The mental diet plan

My morning tea, not only without sugar, but no cream! (Remember, as Dr. Atkins strongly states on that little folder, “This is not to be your way of life!”) Oh, well, they said all the eggs and bacon and butter, so I absolutely reveled in a gluttonous breakfast of six strips of bacon, three eggs, and used the butter instead of bread. Sounds revolting, doesn’t it, but since breakfast is my favorite meal I was happy as a pig in a poke. And behaving like one.

By lunch, I felt a bit shaky. Imagination, I figured. So, for lunch I had an enormous steak and fought with the waiter about no tomatoes or onions and only oil and vinegar and no hard liquor or wine. But I made it. And when I returned to my office, I felt more faint than ever. I felt foolish, but I called Dr. A. and was put right through to the busy man. I was sure he would tick me off in no uncertain terms about not really wanting to stick the usual M.D. routine chastisement. Instead, he took a look at my chart once more and came up with that good old hypoglycemia. Seems that my blood sugar, once that bottle of Glucola was administered, dropped forty points. Not exactly what you’d expect when you’ve just drunk a bottle of glucose. Luckily this doctor had the right prescription. I was to take one tablespoon of get this cottage cheese every two hours.

Picture a desk at The New York Times holding one container of cottage cheese and one tablespoon with a maniacal reporter downing her dose every two hours. And just like magic, or just like a shot of insulin (which is, in fact, just what insulin does for the diabetic), that spoonful of cottage cheese stopped the shakes within a matter of minutes.

It was a miracle. I had overcome the power of hypoglycemia to stop me from losing weight. For that is one of the problems that keeps you fat. Hypoglycemia causes water retention and, consequently, prevents weight loss. And my doctor knew just the proper dosage to keep my blood sugar at operative level while not disturbing the no-carb message of that first week’s diet trial.


I am telling you all this because I am so convinced that you should not try a low-carbohydrate diet without a glucose tolerance test. There are more hypoglycemics in this country than know it themselves. Thanks to that 175 pounds of sugar we Americans eat per year, our metabolisms are usually pretty wacky. There have been beauty blogs and beauty blogs and beauty blogs written on this problem alone. It’s just that either you have your low-carb diet supervised by a physician who specializes in such things (if he tells you to eat candy or pop a honey drop, just run!), or if you don’t have such a doctor, and you feel those shakes coming on, then run for that spoonful of cottage cheese. Or a handful (only a handful) of nuts any kind except peanuts which will do the job and those hypoglycemic shakes will stop. All I know is that for the first week of my reshaping, I headed for the cottage cheese before I put on the morning coffee. That’s pretty desperate, if you ask me.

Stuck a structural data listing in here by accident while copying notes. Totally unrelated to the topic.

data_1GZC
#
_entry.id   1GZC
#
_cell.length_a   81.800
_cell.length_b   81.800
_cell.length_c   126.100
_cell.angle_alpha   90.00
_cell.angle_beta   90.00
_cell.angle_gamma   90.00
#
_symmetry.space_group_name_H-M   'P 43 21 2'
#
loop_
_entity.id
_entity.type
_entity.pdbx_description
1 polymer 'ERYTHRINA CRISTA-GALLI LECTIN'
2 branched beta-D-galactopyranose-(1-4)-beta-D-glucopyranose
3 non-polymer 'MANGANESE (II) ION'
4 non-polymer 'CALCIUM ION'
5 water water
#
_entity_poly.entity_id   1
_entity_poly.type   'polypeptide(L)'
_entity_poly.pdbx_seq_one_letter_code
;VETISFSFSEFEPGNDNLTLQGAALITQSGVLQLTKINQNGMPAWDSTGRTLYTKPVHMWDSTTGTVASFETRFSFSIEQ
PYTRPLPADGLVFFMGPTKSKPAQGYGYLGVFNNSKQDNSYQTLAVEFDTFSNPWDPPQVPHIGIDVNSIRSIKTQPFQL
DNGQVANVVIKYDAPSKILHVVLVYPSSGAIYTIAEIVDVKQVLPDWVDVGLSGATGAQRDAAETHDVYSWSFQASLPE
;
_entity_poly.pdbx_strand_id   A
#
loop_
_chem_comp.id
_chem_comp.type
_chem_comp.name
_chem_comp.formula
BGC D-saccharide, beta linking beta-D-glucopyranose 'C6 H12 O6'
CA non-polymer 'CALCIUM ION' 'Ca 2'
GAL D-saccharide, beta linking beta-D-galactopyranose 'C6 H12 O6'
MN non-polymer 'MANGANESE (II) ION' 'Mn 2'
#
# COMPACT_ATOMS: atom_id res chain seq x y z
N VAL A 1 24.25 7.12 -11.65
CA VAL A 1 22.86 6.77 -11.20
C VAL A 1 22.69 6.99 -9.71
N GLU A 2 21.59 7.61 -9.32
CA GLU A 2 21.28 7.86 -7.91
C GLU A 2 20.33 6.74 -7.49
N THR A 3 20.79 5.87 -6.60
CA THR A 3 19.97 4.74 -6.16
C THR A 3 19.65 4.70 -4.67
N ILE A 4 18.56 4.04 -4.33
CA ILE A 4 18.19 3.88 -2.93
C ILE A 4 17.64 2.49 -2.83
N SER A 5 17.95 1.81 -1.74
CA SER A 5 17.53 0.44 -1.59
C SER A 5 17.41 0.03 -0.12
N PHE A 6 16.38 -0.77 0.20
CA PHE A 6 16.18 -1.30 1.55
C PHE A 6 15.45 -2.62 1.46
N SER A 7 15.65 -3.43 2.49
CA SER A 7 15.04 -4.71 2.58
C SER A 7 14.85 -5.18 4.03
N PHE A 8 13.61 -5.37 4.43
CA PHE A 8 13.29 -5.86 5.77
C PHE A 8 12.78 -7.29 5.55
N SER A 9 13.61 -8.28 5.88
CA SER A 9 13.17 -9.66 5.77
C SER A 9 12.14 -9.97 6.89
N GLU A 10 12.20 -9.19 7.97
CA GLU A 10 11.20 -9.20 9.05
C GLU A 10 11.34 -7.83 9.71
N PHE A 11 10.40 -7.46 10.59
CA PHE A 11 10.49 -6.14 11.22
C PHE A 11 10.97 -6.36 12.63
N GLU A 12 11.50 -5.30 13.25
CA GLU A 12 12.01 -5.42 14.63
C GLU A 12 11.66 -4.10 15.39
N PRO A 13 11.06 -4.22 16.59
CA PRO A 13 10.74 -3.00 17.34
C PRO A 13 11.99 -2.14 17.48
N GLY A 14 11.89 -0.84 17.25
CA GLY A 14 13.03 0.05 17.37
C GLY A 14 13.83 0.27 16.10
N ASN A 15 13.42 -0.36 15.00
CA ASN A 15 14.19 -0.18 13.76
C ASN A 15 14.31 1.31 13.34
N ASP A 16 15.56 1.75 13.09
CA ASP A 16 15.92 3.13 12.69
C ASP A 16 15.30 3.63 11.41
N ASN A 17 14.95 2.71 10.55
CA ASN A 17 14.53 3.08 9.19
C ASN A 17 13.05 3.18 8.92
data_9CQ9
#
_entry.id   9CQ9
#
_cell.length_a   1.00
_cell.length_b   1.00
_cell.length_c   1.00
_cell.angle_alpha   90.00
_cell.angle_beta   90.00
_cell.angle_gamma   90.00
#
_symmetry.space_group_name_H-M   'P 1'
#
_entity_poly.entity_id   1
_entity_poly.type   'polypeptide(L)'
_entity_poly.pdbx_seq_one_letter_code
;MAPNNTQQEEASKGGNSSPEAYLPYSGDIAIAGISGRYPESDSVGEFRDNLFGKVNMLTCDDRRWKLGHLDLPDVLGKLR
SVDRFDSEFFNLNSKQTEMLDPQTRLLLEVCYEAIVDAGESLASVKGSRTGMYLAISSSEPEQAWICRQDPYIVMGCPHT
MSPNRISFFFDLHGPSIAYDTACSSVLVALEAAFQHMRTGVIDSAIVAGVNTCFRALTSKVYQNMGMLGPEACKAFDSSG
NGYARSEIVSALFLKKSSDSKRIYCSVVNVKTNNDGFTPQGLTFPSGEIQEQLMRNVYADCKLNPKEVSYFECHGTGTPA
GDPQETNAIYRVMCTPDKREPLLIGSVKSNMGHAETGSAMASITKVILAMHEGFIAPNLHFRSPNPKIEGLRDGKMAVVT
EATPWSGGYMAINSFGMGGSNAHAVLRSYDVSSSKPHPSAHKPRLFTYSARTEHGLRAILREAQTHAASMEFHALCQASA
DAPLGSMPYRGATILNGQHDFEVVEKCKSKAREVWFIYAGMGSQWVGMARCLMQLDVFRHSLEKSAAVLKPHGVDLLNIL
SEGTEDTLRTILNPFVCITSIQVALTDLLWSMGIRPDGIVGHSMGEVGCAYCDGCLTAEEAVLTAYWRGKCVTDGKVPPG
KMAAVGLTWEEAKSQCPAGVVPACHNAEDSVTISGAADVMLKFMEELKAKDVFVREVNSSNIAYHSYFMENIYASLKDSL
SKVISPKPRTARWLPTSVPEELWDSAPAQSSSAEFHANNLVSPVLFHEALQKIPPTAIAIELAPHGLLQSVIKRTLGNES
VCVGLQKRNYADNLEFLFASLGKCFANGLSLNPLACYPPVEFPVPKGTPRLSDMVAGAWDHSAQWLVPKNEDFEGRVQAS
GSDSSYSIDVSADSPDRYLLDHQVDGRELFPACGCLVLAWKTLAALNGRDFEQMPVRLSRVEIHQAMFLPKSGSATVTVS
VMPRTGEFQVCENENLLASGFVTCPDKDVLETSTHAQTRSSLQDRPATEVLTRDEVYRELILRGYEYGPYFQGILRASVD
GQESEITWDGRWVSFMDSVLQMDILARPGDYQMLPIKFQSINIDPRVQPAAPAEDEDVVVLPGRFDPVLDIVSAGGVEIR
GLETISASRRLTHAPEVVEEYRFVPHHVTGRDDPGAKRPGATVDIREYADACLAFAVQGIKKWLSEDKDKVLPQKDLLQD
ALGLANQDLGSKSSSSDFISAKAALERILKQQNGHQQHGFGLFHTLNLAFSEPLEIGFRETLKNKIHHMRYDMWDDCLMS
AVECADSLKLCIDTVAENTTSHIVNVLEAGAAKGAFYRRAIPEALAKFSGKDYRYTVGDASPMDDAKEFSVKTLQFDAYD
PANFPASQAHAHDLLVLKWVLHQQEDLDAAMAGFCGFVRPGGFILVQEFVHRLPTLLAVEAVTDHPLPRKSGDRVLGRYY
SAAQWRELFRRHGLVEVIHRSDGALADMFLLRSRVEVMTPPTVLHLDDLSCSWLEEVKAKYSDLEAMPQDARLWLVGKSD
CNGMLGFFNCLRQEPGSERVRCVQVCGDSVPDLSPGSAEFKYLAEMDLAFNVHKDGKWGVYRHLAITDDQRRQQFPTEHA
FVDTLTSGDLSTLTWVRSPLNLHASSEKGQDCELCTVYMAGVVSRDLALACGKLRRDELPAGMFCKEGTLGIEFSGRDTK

The next week’s visit was a decided improvement in my life. We could add some carbohydrates. Meaning I could now have the cream in my coffee and eliminate the cottage cheese (never did get to like coffee and cottage cheese!). And I didn’t have to wrangle about tomatoes or onions with hostile waiters who thought I was some sort of nut. And I could have some alcohol. Three glasses of wine per week, which seemed like heaven to me. I saved them for truly important dates! And I could eat! All the good things I loved in any yes, absolutely any amount. There were only two forbidden fruits sugars (I’ve never had a sweet tooth, except for sugared tea or coffee, so this was not hard) and starches. That part was worse, but not terrible. And think of the rewards.

All the while, at each and every visit, a urine specimen determined whether or not I cheated. For this is how the low-carbohydrate high-protein diet functions: Once those fat-and-ugly-making carbohydrates are removed from your diet, your body begins to manufacture its own. From the fat you don’t want, anyway. And that’s the beauty part. It’s the fat you don’t want anyway that goes. Not the fat from your face or the fat from your neck, but the fat from your hips or your thighs or your stomach or wherever it has landed that is where you don’t want it to be. So that you end up (well, you never end this diet really you go on a maintenance routine) reshaped in your own idealized image.

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